reset, -r       Reset the mutexes in the memory
inspect, -i     Inspect the mutexes in the memory
remove, -m      Remove the shared memory segement
zero, -z        Zero the shared memory segement
ZERO, -Z        Zero the shared memory segement even if in use
param, -p       Set GshmServer parameters (in any order; unspecified will not be changed)
                  -v verbose_flag -t timeout (ms) -l late_data_threshold (ms) -m max_lock_tries -d token delay (us)

To determine which machines have been configured, are on-line running the TCS, and are connected to the shared memory network,
log in to the TO station (obs1) as telescope and run the program:

 ssh telescope@obs1
 [telescope@obs1 ~]gshmconfig -l

 KEY:    54
 SIZE:   1024
 ID       Host
 --      -------
 0       tcs1
 1       tcs2
 2       tcs3

The gshmconfig program is also how you start/stop the TCS reflective memory system. (See Recovery below)

gshmconfig can be useful in debugging a "stuck" server. If the gshmserver has to be killed manually (netconfig stop doesn't work) and you see the machine being taken out of the shared memory ring, it's possible it is waiting on a mutex. You can see the shared memory mutexes with the -i option of gshmconfig . If you see them all set, clear them and try again to stop/start.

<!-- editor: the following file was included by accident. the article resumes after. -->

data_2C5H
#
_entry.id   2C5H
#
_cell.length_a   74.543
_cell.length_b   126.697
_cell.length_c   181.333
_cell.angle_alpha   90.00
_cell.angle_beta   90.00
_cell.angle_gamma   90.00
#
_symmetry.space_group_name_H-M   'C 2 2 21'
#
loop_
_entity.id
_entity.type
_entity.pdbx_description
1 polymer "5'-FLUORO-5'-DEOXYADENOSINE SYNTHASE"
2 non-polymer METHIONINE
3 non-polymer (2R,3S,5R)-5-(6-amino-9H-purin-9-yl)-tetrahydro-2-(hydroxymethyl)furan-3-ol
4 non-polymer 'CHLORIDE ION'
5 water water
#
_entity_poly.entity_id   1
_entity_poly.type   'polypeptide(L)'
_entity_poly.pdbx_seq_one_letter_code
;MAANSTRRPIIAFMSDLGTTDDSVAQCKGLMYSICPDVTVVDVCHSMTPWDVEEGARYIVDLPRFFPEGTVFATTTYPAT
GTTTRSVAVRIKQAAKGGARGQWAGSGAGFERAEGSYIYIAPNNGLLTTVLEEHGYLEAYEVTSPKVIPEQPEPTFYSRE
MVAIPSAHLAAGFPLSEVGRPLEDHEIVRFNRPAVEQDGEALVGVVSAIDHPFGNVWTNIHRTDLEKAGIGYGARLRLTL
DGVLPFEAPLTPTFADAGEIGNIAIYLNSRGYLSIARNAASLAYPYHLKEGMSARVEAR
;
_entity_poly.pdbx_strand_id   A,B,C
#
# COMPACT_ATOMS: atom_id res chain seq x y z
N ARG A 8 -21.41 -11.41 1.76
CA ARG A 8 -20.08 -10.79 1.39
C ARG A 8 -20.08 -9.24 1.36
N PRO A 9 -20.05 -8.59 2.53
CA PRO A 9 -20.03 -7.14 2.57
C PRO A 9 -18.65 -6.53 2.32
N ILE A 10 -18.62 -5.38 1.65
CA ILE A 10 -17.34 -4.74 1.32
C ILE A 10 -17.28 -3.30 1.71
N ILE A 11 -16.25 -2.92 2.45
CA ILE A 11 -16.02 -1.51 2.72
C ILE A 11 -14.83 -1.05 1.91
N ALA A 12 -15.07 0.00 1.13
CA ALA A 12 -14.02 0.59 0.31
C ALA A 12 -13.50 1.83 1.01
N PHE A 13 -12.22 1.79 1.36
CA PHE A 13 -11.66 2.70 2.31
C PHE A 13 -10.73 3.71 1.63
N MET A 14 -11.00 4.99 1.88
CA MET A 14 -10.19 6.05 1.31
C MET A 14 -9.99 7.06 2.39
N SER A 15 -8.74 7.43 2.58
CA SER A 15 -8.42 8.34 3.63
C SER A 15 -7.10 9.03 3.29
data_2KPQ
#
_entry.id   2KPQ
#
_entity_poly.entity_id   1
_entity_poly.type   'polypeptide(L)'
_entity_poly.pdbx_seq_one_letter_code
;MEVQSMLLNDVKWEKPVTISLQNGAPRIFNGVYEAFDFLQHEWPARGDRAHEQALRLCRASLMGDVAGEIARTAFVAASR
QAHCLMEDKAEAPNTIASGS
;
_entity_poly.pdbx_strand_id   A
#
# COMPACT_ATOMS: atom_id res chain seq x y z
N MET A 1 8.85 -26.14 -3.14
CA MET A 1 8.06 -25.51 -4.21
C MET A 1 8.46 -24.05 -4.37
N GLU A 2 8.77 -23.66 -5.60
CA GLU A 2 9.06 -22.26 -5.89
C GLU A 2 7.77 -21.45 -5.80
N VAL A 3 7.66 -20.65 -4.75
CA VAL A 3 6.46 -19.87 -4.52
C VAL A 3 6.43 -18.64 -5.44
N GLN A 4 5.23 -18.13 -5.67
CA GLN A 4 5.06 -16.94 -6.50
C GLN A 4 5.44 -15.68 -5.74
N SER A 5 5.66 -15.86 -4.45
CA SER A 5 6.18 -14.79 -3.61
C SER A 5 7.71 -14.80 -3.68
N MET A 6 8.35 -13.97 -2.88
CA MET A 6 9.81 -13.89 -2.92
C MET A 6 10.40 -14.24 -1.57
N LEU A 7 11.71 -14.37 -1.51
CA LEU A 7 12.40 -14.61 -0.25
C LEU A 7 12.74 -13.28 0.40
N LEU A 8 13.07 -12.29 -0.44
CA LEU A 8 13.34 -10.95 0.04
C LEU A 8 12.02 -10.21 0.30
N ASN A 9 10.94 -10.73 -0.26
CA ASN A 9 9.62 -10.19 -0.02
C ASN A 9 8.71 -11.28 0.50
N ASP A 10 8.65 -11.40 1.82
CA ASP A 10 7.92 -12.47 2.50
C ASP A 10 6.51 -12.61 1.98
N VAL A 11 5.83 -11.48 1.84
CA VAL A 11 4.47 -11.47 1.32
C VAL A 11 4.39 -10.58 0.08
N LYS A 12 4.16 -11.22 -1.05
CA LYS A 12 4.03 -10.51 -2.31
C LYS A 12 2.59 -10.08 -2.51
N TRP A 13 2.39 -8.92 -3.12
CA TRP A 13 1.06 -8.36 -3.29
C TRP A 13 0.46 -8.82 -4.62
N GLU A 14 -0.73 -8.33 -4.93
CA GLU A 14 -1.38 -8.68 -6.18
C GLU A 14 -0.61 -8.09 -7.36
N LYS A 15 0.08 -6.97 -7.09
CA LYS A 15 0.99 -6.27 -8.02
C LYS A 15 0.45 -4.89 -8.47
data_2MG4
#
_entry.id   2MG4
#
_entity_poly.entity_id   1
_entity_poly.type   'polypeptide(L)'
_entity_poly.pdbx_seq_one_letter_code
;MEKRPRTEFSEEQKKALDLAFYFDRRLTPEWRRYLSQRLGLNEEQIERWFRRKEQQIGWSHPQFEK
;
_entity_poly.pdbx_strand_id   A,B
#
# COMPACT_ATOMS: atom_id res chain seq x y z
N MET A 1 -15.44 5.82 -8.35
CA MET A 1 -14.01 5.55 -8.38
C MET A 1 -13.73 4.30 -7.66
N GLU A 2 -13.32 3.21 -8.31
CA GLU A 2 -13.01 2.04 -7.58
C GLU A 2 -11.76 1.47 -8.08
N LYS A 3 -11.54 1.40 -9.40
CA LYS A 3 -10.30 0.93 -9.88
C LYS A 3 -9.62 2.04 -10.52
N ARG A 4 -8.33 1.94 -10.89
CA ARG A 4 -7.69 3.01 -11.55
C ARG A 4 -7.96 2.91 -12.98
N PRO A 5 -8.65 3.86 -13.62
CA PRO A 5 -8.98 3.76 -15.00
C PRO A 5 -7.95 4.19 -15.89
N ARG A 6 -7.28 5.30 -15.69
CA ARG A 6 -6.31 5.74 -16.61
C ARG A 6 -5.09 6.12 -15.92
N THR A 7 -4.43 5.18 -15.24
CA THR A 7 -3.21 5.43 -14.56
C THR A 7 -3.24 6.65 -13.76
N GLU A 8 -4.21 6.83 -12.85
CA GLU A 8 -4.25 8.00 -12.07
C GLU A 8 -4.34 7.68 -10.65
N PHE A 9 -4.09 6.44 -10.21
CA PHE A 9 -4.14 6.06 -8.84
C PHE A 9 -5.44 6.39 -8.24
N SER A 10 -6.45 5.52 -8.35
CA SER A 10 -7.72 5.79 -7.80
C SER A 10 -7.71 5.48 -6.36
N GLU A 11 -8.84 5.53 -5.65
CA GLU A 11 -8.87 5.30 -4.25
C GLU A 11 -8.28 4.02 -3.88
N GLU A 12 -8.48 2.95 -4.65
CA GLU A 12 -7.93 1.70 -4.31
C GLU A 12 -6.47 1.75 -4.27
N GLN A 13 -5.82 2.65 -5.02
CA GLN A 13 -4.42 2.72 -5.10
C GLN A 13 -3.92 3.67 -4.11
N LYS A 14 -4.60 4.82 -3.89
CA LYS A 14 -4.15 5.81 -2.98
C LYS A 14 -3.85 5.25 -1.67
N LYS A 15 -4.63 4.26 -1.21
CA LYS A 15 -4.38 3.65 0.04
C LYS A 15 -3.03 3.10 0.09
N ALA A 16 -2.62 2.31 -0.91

gshmmonitor

The gshmmonitor executable is built as part of the Reflective Memory component of Common Software. gshmmonitor outputs information whenever a server is added or dropped from the reflective memory network. It also tracks drop, hello, and restart requests over the network. This tool can be run in the background to keep track of servers coming into and going out of the network.

Usage:
  gshmmonitor supports one flag argument. Use just one '-' and group all the letters together.
  't' shows when a token is received.
  'd' shows when data is received.
  'a' performs timing analysis on data packets.
  'c' shows reflective memory cycle time.